According to Lucy Higgins, a marketer at Big Assignments and Elite Assignment Help, “Another key consideration here is the resources that you want to allocate to content creation, whether you’ll be doing it yourself or you have a marketing team or you’ll be outsourcing the work to an external agency.”
Bigger companies may opt for a dedicated in-house department while small to medium companies may choose to go with an agency, simply because their lower output may not justify the cost. Companies of this size don’t typically have the space, and hiring an entire team can take a huge bite out of their budget. Consider whether you can afford a dedicated team or if you can make do with an agency for the time being as you feel out your strategy.
5. Produce Solid, Clean Content
Next, decide on the type of content you want to create, then create it! Make sure you produce content that your audience wants to see or listen to, or else you’ve wasted time and money for no gain whatsoever. You don’t have to go big right away; you can start with weekly content on one channel and then expand from there.
The first thing to do is to figure out which medium is best for your business. Retail businesses tend to do well on Instagram because photos and videos allow them to showcase their products and the lifestyle that goes with them. Then you can begin creating a content calendar listing what you’ll create and when and where you plan to publish it. Note: This can be tentative for now and locked down later. The important thing is to start thinking about it and setting expectations, whether that’s within your team or with external resources.
Obviously, it’s extremely important that your content is well-written and free of any mistakes that make your brand look sloppy or unprofessional. If you’re creating it yourself, many online tools can help even a novice produce clear, error-free content:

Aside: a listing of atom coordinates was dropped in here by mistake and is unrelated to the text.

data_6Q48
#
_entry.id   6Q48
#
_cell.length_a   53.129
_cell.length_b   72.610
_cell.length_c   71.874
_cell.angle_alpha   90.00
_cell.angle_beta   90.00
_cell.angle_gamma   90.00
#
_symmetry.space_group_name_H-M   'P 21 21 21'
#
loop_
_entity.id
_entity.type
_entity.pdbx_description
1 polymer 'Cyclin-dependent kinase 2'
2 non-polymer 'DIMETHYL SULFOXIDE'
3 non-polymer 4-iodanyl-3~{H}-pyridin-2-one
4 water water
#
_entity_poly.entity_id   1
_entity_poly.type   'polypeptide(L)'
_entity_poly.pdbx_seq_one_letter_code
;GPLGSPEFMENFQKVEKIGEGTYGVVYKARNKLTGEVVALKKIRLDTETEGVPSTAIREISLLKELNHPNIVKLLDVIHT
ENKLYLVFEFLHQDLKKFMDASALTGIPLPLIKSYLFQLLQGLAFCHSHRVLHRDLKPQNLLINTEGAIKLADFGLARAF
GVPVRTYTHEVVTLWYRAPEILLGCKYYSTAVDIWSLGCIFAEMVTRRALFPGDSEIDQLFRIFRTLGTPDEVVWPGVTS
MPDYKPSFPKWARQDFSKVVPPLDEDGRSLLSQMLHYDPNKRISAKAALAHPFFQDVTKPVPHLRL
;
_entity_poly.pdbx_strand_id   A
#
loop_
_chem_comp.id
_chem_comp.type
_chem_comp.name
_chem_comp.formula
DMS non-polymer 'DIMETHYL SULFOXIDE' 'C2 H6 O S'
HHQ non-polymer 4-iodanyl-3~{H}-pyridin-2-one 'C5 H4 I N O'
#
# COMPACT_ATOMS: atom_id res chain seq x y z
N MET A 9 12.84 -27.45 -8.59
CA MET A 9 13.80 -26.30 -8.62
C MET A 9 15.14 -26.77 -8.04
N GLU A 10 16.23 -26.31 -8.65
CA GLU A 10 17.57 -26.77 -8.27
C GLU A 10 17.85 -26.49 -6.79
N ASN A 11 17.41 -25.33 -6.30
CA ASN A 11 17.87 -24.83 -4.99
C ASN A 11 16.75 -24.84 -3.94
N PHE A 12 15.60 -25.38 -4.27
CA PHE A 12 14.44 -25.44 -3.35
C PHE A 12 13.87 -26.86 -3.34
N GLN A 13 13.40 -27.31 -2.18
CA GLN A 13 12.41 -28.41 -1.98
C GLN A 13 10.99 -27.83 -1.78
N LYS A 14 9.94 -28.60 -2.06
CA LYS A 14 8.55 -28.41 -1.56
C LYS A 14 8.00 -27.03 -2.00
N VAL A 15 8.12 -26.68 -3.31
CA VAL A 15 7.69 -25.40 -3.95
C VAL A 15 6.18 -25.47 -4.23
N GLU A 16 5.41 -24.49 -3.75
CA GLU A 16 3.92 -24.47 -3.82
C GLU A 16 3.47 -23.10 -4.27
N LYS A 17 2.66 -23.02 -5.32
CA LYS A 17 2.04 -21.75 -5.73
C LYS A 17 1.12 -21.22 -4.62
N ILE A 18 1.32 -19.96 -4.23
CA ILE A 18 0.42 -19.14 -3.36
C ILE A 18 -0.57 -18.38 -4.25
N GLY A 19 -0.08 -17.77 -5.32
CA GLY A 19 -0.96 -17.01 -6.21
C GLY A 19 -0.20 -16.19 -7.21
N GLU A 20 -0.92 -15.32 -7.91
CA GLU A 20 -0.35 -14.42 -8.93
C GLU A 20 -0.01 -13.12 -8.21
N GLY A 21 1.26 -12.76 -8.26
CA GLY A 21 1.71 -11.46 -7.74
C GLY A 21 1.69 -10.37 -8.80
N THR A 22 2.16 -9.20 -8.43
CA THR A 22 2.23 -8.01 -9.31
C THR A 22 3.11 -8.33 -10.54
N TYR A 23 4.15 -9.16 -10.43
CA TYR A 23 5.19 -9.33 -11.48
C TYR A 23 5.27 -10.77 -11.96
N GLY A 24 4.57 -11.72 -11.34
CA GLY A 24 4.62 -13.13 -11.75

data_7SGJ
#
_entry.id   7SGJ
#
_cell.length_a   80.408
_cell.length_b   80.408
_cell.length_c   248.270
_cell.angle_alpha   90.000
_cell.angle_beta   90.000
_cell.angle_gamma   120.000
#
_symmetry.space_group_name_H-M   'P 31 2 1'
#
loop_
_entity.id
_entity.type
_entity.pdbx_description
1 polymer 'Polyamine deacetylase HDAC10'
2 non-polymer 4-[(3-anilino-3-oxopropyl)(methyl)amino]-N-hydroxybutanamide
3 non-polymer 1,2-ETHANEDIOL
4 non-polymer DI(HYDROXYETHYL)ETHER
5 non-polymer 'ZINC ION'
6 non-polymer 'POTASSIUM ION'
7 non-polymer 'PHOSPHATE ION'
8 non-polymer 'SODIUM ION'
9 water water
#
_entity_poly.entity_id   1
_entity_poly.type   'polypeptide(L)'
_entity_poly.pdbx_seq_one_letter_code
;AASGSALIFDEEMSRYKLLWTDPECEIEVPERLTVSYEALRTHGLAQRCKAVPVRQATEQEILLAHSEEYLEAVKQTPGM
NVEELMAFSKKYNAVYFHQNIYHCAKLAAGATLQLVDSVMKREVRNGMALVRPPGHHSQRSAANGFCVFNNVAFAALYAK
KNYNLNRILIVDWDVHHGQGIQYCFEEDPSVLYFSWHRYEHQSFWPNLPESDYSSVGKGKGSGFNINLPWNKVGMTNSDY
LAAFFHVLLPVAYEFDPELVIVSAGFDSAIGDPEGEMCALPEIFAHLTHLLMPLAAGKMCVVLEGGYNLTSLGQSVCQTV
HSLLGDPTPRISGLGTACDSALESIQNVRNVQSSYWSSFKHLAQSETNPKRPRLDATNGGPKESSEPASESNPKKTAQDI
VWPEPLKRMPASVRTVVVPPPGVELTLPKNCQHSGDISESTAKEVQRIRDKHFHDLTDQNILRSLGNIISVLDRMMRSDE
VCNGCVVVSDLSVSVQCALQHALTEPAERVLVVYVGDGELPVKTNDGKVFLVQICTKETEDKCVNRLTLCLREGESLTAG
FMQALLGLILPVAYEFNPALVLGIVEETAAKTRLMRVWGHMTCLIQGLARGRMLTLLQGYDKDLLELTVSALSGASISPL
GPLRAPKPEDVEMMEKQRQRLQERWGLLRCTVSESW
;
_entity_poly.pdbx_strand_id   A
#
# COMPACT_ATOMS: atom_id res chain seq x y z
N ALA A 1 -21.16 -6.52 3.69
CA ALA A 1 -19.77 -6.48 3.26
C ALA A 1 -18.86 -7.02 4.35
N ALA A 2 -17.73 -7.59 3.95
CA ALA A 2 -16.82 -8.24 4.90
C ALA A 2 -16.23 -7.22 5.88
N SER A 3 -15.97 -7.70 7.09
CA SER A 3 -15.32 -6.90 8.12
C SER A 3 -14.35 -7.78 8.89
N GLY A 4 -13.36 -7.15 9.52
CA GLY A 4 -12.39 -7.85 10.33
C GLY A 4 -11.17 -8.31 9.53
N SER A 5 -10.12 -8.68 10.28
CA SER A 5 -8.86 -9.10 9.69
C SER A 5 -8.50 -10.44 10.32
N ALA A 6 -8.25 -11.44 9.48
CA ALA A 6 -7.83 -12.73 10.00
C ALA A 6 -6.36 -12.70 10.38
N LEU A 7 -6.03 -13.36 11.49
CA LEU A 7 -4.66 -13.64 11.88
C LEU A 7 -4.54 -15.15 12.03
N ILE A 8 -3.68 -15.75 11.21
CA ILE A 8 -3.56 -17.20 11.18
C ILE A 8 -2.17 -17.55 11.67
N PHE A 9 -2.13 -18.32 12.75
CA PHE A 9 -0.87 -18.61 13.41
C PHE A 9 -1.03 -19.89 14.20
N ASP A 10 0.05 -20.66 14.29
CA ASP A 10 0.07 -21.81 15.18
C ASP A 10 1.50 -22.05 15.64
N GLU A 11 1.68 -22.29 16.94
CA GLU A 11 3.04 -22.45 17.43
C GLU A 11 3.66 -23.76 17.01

6. Formulate a Distribution Plan
Now, decide how you’ll share it with your audience and when. This includes what time, which will depend on where most of your customers live, as well as how often. This is where your research comes in. By now, you should have a good idea of what type of content will be best received—whether it’s videos, written pieces, podcasts or other forms—and which platforms and channels are most appropriate for each piece of content.
As much as possible, this content should be something your viewers will want to share: Going viral, the dream result, will showcase your brand to a bigger audience. Also be aware of the appetite for your content. “Spamming” your customers, especially with content that’s not relevant to them, can undermine your marketing efforts and lead to a flurry of unsubs. Consider segmentation where possible to avoid this pitfall.
Anything that’s worth doing is never easy, but lose your nerve and you risk getting left behind. Continually revisit and refine your marketing strategy, and don’t forget to analyze the results so you can adapt as required!
About the Author
Nora Mork is a business and marketing journalist at UK Writings and Australian Help. She enjoys sharing the business lessons she’s learned with her many readers and writing articles about different marketing strategies and thinking outside the box.